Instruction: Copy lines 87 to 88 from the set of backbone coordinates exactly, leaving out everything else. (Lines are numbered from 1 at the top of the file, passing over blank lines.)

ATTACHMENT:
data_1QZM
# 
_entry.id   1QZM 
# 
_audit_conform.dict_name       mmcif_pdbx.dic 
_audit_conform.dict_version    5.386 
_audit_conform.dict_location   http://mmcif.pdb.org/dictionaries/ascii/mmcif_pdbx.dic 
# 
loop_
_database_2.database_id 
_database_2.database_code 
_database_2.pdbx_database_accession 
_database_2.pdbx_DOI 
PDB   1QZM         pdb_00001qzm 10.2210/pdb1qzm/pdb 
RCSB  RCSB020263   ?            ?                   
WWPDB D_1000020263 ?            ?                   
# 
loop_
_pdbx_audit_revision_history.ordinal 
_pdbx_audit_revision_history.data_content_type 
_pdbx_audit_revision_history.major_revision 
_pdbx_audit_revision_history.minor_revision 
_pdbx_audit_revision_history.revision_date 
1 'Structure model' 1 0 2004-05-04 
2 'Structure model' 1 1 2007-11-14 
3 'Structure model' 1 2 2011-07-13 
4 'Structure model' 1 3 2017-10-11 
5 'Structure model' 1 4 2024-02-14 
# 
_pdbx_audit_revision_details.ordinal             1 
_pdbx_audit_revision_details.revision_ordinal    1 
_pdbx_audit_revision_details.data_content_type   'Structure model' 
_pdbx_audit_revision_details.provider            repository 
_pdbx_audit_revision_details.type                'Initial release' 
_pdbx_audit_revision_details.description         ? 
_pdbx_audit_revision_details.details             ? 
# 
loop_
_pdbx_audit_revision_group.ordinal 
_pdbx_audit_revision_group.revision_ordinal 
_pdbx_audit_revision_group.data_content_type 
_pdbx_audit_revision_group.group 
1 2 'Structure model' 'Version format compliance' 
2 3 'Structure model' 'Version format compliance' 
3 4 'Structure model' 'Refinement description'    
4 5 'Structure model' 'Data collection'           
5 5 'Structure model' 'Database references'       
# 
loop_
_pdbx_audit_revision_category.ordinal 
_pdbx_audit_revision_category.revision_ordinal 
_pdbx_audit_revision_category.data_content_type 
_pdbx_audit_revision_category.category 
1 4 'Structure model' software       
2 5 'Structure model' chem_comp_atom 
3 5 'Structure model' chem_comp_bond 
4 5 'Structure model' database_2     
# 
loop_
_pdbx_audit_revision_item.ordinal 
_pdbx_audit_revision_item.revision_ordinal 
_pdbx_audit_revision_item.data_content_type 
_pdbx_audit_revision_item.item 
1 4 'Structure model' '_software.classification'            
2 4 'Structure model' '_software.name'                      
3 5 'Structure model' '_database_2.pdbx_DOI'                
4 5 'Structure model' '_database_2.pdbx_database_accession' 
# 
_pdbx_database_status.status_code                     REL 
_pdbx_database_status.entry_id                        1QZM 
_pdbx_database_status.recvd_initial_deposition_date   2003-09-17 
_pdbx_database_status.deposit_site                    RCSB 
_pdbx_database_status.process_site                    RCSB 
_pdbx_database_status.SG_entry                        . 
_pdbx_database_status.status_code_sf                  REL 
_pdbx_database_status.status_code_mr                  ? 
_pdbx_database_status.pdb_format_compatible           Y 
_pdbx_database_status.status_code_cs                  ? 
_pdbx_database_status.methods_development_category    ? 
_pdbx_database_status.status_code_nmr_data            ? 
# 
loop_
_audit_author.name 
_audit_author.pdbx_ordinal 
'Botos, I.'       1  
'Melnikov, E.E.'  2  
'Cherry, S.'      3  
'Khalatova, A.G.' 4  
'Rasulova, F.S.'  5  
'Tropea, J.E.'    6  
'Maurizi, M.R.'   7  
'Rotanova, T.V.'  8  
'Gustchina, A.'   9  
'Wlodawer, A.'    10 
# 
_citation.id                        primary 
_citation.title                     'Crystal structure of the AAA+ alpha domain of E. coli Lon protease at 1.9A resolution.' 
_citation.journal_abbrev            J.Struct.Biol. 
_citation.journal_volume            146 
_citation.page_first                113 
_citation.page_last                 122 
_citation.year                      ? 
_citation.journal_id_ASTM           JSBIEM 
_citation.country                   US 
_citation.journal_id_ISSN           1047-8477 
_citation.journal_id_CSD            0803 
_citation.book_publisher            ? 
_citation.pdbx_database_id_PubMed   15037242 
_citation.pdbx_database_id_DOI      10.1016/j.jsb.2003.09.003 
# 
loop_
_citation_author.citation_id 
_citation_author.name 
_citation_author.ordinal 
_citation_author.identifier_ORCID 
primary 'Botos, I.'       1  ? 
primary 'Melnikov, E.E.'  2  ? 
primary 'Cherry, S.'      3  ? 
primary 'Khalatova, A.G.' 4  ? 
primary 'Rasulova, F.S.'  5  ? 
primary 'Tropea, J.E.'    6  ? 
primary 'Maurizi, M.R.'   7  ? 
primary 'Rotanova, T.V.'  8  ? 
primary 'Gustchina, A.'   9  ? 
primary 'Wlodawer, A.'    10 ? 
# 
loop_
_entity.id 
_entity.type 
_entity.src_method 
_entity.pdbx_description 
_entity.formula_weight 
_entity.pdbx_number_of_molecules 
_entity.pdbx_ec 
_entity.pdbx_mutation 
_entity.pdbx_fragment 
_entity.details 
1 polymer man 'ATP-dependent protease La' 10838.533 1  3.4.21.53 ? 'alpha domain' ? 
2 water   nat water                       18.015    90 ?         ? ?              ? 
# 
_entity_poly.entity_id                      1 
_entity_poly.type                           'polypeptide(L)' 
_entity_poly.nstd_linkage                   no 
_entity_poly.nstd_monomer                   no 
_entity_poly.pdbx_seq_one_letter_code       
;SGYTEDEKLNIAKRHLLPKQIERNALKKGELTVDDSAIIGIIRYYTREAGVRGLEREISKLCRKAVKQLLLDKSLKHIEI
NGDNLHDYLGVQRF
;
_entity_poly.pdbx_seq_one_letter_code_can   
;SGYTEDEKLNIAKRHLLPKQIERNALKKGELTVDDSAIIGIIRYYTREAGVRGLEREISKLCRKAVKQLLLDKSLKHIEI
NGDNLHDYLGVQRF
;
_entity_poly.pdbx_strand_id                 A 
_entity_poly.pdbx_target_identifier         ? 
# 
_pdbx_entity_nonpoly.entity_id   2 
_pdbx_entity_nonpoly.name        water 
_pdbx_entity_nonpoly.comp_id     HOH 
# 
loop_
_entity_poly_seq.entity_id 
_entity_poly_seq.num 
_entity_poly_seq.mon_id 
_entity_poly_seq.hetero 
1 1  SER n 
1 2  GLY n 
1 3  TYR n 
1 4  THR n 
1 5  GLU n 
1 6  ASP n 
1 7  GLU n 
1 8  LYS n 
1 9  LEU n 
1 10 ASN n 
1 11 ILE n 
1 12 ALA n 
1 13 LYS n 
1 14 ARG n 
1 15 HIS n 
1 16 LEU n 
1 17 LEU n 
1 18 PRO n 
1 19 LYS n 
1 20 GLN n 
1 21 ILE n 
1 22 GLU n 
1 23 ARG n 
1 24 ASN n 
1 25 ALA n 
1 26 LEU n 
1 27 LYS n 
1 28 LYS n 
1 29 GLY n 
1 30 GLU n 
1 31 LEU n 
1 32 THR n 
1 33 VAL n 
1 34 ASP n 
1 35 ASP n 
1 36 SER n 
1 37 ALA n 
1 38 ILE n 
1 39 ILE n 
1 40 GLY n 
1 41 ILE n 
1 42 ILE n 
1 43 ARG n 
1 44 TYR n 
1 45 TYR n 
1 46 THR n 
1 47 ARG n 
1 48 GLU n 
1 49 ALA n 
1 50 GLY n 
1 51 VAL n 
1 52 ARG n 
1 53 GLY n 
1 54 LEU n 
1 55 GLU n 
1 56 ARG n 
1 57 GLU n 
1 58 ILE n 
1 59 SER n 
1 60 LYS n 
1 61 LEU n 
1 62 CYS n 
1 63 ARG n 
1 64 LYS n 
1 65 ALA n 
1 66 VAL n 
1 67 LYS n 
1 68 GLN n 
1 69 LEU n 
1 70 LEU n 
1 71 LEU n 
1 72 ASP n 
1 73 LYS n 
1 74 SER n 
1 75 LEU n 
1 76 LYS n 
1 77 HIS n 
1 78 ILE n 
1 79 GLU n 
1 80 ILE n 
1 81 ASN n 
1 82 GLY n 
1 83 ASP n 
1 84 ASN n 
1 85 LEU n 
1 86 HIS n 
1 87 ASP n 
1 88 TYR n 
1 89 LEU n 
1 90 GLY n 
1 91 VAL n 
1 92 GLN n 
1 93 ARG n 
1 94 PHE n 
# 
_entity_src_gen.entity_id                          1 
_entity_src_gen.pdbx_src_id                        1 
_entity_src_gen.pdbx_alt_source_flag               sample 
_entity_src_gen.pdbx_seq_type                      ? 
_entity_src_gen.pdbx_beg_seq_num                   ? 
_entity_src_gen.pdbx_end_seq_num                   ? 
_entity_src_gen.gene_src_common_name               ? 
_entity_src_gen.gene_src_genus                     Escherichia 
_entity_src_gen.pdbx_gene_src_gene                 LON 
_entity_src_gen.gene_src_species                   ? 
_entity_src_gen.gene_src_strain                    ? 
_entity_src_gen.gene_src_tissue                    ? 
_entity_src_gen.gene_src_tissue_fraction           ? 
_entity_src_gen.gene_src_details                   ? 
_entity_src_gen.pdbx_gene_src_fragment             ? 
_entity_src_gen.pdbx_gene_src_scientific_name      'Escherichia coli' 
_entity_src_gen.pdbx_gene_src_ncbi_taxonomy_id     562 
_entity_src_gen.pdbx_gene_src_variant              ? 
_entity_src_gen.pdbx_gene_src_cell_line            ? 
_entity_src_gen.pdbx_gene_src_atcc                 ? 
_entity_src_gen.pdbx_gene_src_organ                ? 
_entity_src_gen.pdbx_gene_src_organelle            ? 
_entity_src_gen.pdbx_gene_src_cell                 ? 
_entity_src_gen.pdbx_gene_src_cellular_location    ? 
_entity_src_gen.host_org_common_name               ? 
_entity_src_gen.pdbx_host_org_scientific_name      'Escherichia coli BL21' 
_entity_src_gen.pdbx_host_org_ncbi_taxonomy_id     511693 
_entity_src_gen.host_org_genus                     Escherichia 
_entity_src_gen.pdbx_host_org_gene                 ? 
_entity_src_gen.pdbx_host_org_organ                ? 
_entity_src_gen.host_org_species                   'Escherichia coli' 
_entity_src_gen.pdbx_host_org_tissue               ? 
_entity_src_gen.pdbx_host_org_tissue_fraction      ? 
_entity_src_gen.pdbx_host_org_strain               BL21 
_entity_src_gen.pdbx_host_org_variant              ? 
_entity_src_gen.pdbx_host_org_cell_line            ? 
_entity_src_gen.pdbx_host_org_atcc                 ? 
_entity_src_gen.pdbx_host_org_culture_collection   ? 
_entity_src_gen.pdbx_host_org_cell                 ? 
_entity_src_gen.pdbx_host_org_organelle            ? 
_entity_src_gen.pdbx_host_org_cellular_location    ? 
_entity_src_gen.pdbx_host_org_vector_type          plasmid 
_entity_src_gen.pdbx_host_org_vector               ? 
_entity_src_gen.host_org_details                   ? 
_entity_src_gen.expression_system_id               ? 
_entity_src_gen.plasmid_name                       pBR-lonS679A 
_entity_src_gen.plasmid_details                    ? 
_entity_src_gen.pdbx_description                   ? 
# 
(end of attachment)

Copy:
'Cherry, S.'      3  
'Khalatova, A.G.' 4  